Pass the Beer: Craft Brew Distribution Law in the U.S.
CalBar Certified Franchise & Distribution Law Specialist
by Barry Kurtz
How do Americans get their stouts, ales, pilsners and porters? Beer distribution, no matter the variety, is funneled through a highly regulated three-tier system: brewers at the top, distributors take their cut in the middle, and retailers sell directly to the consumer.
This system is designed to prevent pre-prohibition style marketing tactics, in which beer makers sold directly to brewer-owned taverns and other retailers, encouraging excessive consumption. The three-tier system also generates revenues for the states, facilitates state and local control over alcoholic beverages, and establishes a bit of temperance.
State statutory and regulatory schemes establishing the three-tier system vary substantially. But states generally fall into one of two categories: license states and control states.
Beer Licensing States
There are 32 license states. Under a typical licensing scheme, brewers who brew beer in another state, but who wish to sell it in the license state, must obtain a manufacture’s license, or register with a regulatory body, in advance of signing a distribution agreement with a distributor to distribute its beer.
While the licensing systems in the license states provide accountability and an additional source of revenue for those states, they are often convoluted and difficult to figure out. Determining which licenses are needed is no easy task.
Beer Control States
There are 18 control states. These have licensing requirements too. The difference between control states and license states is that at some point in the distribution process, control states obtain a direct interest in the revenues by taking an ownership stake as distributors or retailers of the product. These states are also known to exert greater control over the conditions of sale and promotion of alcohol within their borders.
Beer Cyber States
Naturally, craft breweries are eyeing the internet as an alternative channel of distribution for their products.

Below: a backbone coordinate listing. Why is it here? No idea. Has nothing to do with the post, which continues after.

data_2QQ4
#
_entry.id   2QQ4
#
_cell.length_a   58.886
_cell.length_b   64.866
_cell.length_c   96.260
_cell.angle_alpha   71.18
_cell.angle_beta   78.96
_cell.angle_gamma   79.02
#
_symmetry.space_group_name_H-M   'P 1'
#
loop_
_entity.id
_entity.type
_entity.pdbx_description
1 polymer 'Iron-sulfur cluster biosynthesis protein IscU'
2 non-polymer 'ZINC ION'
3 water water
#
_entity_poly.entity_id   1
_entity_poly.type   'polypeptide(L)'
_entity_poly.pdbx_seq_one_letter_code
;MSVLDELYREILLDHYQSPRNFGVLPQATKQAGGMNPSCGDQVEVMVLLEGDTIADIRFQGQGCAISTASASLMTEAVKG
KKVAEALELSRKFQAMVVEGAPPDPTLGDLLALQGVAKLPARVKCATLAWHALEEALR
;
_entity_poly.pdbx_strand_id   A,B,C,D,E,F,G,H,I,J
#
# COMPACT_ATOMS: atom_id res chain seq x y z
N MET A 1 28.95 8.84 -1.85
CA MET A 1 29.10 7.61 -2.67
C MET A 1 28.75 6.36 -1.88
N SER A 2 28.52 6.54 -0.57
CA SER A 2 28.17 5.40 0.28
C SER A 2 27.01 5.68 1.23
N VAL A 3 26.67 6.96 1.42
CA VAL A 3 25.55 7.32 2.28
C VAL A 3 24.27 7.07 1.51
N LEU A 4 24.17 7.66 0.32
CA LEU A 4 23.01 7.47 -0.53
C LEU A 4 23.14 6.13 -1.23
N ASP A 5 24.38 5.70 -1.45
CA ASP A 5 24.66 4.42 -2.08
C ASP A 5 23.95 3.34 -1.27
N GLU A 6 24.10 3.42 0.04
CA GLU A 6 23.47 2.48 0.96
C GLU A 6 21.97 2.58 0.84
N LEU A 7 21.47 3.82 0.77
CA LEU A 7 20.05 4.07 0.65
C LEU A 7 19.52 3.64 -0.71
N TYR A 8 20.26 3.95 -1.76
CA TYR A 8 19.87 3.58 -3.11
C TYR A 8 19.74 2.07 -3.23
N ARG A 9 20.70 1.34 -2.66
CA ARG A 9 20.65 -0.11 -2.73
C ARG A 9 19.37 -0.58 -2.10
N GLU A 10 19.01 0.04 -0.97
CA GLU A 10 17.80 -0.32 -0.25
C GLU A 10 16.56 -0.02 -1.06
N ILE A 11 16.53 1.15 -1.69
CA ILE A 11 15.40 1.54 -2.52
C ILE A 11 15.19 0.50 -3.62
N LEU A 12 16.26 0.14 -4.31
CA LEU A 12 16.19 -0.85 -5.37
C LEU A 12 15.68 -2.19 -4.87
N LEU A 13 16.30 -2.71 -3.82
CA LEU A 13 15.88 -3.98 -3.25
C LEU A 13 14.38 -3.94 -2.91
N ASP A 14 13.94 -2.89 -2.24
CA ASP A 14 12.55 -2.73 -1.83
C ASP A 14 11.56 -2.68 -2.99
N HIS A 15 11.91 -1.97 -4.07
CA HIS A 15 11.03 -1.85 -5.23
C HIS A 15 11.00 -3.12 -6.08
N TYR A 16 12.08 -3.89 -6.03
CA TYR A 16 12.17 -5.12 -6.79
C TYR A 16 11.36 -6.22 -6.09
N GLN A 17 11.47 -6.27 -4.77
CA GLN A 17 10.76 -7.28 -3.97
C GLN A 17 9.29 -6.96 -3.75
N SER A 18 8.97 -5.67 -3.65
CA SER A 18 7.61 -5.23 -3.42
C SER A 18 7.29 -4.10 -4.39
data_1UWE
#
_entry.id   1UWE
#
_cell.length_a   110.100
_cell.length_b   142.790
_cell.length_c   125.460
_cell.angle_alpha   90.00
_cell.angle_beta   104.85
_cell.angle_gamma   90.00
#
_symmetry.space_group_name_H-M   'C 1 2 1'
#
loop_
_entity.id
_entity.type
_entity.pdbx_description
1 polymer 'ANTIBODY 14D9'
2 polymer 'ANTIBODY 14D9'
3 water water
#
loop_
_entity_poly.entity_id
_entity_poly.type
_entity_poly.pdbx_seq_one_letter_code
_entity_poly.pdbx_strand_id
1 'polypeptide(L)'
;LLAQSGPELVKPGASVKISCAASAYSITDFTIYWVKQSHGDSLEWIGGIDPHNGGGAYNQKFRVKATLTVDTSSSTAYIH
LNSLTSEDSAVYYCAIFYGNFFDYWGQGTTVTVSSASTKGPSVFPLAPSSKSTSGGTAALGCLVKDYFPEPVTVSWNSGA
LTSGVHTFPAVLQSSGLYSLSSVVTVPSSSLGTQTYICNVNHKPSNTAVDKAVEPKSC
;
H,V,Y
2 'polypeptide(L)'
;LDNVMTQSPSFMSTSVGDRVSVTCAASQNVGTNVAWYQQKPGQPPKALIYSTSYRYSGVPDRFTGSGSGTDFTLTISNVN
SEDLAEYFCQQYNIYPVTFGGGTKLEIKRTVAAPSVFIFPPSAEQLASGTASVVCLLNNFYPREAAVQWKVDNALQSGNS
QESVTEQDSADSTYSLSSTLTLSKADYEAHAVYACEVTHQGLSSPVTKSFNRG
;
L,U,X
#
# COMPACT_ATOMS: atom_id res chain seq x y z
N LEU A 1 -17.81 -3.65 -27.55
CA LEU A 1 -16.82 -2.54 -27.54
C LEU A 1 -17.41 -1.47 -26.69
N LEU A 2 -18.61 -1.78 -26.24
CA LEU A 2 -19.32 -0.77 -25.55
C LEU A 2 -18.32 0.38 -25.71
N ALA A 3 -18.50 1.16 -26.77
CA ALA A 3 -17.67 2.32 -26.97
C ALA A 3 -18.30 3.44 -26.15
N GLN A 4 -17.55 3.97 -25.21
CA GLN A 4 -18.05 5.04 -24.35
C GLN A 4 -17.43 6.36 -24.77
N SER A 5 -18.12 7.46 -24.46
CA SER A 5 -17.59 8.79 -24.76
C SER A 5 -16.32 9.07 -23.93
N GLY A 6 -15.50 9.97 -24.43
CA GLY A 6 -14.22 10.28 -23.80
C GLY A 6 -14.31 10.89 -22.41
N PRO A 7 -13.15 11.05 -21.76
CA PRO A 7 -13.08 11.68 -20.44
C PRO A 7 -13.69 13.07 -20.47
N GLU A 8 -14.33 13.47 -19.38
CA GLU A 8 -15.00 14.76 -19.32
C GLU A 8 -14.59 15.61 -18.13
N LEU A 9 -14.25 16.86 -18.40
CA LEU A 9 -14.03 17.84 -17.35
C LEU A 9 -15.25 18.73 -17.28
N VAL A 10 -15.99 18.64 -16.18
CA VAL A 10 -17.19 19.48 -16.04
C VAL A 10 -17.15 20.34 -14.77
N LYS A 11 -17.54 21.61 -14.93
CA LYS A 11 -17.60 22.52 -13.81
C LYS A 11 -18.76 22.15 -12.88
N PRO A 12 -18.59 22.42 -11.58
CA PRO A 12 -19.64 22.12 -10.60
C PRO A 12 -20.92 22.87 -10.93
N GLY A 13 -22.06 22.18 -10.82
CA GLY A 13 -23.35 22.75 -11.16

Only 16 states allow brewers to distribute their products directly to retailers, with some restrictions and 16 states forbid the direct shipment of beer to their residents. States that do permit the direct shipment of beer to their residents typically require the shipper to be licensed as a brewer, distributor or retailer in its state of origin – and to obtain a direct shipper permit in each state into which the brewer wishes to sell products before shipping into these states.
Further complicating matters, shipping beer through the United States Postal Service is illegal; DHL refuses to ship beer per company policy; and Federal Express and United Parcel Service will typically only ship for properly licensed shippers (those holding a valid brewer, wholesaler, retailer license etc.), on a contract basis.
In a nutshell, while the direct shipment of beer represents a potential innovation for the beer distribution industry, the three-tier system is effectively keeping the beer industry stuck in the 1990’s.
However, beer drinking consumers are beginning to push state legislatures for change, urging them to among other things, provide craft brewers the same direct shipment rights that wine producers enjoy in a majority of the states, and reminding them that restraints on competition rarely benefit consumers.
All-in-all, one can expect that states will begin to open their craft brewers’ taps for the free-flow of beer to their constituents.
Barry Kurtz is the Chair of our Franchise & Distribution Practice Group.